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Home Depot Worker Loses Sex Discrimination Claim

(CN) - A Home Depot employee did not prove that her firing for violating company policy was merely a pretext for sex-based discrimination, the 6th Circuit ruled.

Sharon Turnbull Sybrant worked at a Home Depot in Nashville for more than 14 years, rising to the position of assistant manager.

However, she was fired in 2006 for violating the company's "no self-service" policy. Home Depot employees are not allowed to use their passwords to ring up their own merchandise.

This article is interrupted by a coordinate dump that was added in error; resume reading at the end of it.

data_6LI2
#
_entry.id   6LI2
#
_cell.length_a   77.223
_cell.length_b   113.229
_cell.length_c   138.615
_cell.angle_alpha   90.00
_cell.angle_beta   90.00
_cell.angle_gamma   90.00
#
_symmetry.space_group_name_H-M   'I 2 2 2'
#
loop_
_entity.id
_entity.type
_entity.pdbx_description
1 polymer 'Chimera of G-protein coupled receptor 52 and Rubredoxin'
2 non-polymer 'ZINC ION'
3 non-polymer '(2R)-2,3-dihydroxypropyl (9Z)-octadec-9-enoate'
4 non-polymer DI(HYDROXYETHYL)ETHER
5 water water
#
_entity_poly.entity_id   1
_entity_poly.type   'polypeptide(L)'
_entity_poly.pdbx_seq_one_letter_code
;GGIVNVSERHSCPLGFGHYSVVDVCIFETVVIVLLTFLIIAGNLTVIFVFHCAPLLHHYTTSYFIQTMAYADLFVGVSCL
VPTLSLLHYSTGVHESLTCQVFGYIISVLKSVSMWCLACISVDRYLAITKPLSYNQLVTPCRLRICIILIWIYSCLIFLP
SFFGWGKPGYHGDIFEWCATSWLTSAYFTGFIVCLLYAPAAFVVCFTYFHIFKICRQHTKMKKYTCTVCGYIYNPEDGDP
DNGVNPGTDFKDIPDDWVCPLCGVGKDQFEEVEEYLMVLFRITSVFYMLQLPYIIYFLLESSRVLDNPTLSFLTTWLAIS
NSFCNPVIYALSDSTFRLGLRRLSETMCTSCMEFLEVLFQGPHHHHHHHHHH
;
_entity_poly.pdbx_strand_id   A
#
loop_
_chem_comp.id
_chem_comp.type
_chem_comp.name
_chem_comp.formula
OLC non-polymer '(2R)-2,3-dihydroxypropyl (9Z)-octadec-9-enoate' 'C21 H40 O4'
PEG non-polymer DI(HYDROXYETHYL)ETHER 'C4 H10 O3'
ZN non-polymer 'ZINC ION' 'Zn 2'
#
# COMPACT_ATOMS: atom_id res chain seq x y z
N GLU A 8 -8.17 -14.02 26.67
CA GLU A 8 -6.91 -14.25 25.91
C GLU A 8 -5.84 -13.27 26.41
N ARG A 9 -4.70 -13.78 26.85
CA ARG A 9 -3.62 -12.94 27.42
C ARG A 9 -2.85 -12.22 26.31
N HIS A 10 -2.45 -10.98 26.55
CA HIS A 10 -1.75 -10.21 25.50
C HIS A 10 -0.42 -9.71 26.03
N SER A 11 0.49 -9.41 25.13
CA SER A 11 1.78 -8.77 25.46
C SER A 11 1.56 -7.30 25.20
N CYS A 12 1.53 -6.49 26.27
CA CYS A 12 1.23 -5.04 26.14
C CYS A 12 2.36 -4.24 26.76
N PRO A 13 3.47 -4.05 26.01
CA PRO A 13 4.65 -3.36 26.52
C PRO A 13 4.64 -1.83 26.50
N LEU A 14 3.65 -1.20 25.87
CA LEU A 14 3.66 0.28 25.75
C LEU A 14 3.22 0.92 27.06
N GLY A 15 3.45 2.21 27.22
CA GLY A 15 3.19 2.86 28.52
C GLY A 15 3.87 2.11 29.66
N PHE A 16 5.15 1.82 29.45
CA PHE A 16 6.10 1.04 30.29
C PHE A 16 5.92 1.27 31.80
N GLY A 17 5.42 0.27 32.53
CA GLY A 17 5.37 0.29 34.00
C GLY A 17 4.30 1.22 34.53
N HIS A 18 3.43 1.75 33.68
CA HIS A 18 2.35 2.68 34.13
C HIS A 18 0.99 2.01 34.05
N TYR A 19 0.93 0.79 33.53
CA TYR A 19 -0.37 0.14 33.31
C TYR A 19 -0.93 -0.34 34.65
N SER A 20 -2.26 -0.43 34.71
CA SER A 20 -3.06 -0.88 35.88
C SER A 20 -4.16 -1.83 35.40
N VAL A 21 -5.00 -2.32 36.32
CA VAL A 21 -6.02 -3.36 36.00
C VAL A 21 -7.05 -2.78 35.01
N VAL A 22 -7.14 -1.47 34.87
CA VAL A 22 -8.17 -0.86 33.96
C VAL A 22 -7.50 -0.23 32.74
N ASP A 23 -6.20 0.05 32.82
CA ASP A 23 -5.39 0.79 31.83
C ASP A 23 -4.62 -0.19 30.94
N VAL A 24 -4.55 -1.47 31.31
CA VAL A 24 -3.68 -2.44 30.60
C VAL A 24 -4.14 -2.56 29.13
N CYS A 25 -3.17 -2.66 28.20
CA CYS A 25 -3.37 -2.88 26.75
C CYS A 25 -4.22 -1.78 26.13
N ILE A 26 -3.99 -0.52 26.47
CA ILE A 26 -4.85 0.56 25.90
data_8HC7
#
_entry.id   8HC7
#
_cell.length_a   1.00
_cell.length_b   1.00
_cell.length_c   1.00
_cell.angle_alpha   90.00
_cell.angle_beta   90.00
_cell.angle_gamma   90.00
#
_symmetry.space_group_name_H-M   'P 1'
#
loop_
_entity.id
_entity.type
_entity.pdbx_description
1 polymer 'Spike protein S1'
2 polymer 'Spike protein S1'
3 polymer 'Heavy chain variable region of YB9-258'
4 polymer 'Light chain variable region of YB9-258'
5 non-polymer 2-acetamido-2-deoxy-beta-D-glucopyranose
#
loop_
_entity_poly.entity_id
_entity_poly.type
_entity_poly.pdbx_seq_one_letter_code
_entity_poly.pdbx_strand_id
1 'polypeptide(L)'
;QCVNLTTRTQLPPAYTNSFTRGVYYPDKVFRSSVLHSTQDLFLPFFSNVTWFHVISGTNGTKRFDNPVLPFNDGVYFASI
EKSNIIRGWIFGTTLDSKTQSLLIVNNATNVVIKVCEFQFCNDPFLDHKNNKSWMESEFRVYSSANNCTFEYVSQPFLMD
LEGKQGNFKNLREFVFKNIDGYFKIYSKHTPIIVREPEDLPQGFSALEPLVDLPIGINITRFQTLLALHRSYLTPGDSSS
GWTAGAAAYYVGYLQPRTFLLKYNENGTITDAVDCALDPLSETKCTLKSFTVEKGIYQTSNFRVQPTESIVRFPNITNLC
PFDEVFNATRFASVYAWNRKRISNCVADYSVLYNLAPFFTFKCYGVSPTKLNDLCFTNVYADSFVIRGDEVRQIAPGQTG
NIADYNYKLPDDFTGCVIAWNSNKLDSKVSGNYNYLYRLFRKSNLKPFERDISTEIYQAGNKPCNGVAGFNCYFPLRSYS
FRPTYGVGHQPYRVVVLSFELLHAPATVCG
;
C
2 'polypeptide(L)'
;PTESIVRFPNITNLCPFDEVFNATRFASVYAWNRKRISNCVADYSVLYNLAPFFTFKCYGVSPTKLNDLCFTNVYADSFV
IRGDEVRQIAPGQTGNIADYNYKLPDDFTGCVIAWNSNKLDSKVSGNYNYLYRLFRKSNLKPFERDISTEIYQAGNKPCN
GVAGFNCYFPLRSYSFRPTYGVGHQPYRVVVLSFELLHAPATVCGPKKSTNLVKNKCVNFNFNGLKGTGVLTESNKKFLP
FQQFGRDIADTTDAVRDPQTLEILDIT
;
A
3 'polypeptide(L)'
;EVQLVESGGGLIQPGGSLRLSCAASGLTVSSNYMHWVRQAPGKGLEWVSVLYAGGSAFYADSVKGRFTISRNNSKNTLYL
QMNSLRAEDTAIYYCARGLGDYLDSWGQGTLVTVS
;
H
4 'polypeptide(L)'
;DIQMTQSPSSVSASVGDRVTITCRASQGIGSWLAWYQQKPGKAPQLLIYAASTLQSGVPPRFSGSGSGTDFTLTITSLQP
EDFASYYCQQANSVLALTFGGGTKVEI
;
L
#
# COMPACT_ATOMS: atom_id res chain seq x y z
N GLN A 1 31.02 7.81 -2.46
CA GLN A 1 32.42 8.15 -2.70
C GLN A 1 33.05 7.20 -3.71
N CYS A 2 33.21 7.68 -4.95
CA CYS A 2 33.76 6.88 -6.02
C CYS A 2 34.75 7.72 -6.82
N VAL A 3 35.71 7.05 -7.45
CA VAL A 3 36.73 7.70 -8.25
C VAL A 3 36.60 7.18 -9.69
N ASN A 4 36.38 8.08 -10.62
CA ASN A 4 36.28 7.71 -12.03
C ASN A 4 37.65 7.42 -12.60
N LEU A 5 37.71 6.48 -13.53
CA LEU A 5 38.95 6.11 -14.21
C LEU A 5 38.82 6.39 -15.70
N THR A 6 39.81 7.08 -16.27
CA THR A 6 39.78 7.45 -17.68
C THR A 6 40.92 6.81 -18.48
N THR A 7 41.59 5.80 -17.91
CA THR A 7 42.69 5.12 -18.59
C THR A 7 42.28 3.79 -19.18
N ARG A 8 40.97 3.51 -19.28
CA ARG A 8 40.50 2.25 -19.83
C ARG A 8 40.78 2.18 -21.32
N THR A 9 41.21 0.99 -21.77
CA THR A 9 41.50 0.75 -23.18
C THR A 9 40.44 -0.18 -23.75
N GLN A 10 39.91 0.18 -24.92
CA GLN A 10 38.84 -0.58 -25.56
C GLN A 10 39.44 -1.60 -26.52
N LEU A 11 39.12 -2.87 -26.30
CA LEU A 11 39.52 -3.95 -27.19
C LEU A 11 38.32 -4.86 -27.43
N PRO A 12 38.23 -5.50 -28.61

Sybrant, noting that she was replaced by a man, complained that her firing was based on a pretext of gender discrimination. She alleged that:

- Home Depot did not disseminate information regarding its strict interpretation of the "no-self-serve" policy;

- Her supervisor did not seem concerned about her entering notes on her own transaction; and

- Her actions did not demonstrate a lack of integrity.

Judge Gilman of the Cincinnati-based federal appeals court agreed with the trial court's summary judgment.

Gilman ruled that Sybrant's three allegations did not bring a genuine issue of fact regarding the company's true reason for firing her.

"We conclude that a reasonable jury could not find that the application of Home Depot's self-service rule to Sybrandt was so unreasonable as to be disbelieved."

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